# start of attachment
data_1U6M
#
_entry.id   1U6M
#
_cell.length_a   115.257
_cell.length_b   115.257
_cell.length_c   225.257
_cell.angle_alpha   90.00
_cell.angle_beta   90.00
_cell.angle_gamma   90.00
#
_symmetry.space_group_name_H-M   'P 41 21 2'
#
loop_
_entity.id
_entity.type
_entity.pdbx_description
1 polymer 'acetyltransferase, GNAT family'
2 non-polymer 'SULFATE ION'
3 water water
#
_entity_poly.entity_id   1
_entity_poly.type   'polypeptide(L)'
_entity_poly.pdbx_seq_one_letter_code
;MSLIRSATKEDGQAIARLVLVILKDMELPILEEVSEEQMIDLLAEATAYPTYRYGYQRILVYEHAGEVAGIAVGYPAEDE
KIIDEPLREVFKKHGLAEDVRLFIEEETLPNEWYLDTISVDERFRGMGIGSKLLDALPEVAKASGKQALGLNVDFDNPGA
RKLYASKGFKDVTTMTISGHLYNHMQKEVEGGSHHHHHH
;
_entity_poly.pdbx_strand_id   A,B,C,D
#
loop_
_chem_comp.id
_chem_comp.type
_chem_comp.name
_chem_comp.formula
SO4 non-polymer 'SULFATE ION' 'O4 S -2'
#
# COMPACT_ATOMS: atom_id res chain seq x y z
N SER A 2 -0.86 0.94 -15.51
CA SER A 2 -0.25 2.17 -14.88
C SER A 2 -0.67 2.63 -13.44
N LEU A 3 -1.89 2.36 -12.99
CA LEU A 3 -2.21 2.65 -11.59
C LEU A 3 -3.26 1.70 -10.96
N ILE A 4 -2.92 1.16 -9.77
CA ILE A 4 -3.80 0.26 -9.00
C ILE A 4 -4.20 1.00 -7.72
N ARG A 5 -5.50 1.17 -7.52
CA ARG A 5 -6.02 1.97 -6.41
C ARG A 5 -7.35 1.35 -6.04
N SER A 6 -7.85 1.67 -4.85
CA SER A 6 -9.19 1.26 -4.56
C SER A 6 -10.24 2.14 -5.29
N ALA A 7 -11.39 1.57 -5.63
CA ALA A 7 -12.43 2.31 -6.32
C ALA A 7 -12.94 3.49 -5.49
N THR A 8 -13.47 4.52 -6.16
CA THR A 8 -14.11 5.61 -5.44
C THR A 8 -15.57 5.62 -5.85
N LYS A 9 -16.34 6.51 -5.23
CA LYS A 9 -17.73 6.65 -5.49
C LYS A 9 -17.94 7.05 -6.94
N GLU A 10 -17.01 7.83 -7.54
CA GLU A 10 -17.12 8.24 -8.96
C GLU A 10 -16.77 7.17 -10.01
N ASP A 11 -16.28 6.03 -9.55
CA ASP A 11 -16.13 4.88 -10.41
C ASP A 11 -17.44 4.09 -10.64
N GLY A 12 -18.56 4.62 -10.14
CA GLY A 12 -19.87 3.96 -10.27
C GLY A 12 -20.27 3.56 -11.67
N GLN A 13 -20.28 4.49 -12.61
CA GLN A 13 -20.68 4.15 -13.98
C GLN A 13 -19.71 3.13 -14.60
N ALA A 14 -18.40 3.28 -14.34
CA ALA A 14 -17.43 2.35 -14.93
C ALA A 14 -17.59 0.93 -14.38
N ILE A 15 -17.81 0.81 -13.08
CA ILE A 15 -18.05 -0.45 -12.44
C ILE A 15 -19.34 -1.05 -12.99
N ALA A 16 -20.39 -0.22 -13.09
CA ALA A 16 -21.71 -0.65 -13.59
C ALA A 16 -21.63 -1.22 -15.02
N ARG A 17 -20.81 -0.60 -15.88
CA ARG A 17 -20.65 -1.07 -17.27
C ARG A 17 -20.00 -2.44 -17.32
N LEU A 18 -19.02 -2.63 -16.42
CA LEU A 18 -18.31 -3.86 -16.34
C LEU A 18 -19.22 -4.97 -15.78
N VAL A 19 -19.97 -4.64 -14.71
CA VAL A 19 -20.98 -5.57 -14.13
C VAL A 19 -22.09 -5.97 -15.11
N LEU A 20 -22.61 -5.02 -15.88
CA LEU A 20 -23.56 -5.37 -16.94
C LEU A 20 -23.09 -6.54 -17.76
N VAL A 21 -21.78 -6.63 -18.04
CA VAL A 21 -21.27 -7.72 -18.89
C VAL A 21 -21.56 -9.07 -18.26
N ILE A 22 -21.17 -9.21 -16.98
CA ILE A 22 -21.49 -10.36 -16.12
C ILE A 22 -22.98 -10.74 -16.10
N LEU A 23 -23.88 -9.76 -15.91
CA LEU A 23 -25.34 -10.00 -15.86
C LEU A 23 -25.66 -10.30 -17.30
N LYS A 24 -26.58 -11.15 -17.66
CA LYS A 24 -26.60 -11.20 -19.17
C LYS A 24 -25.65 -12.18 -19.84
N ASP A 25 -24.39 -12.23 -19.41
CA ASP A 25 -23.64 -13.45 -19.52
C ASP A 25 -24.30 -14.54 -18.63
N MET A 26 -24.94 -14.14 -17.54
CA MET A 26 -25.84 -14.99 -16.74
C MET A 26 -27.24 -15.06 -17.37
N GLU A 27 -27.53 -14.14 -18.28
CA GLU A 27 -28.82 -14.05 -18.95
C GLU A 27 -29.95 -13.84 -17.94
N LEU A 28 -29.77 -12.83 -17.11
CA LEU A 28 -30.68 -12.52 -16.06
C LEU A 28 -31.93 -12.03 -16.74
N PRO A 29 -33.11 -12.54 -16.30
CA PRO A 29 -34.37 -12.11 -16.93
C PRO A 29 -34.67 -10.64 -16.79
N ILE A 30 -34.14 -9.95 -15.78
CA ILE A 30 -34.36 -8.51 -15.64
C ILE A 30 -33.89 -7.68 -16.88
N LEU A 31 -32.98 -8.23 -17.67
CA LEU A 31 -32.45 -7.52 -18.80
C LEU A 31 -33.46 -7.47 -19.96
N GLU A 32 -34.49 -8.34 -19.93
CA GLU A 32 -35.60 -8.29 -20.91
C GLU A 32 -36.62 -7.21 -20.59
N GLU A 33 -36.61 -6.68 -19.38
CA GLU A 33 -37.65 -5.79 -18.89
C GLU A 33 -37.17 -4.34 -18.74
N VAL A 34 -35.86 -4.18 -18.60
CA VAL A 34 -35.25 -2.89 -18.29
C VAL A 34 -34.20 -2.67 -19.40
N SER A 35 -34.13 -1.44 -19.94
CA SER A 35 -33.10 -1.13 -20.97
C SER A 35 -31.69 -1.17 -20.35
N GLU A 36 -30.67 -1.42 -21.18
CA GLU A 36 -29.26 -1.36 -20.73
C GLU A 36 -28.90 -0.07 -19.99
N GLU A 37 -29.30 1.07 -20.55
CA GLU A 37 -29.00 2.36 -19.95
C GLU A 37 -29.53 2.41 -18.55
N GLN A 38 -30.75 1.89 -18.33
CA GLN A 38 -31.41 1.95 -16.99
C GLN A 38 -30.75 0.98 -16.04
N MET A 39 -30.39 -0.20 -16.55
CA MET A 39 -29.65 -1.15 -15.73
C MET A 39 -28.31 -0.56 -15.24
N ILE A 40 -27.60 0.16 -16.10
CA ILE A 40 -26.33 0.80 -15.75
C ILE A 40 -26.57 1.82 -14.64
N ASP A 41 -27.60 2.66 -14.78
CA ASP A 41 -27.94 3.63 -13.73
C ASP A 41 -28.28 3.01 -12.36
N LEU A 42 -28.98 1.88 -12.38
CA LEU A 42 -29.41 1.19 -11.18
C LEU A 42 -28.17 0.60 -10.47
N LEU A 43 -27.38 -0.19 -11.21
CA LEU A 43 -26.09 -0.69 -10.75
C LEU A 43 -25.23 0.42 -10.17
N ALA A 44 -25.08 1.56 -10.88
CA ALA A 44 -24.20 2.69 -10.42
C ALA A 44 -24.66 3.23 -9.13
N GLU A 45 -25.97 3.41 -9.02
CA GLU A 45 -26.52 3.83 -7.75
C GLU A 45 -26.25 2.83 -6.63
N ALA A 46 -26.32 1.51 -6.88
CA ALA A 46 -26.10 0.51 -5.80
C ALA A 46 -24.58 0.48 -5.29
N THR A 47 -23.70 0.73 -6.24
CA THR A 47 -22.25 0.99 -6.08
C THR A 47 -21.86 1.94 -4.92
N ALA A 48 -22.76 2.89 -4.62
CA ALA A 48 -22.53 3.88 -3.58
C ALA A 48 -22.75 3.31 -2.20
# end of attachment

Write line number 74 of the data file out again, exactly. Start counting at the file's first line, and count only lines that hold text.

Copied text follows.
C GLN A 13 -19.71 3.13 -14.60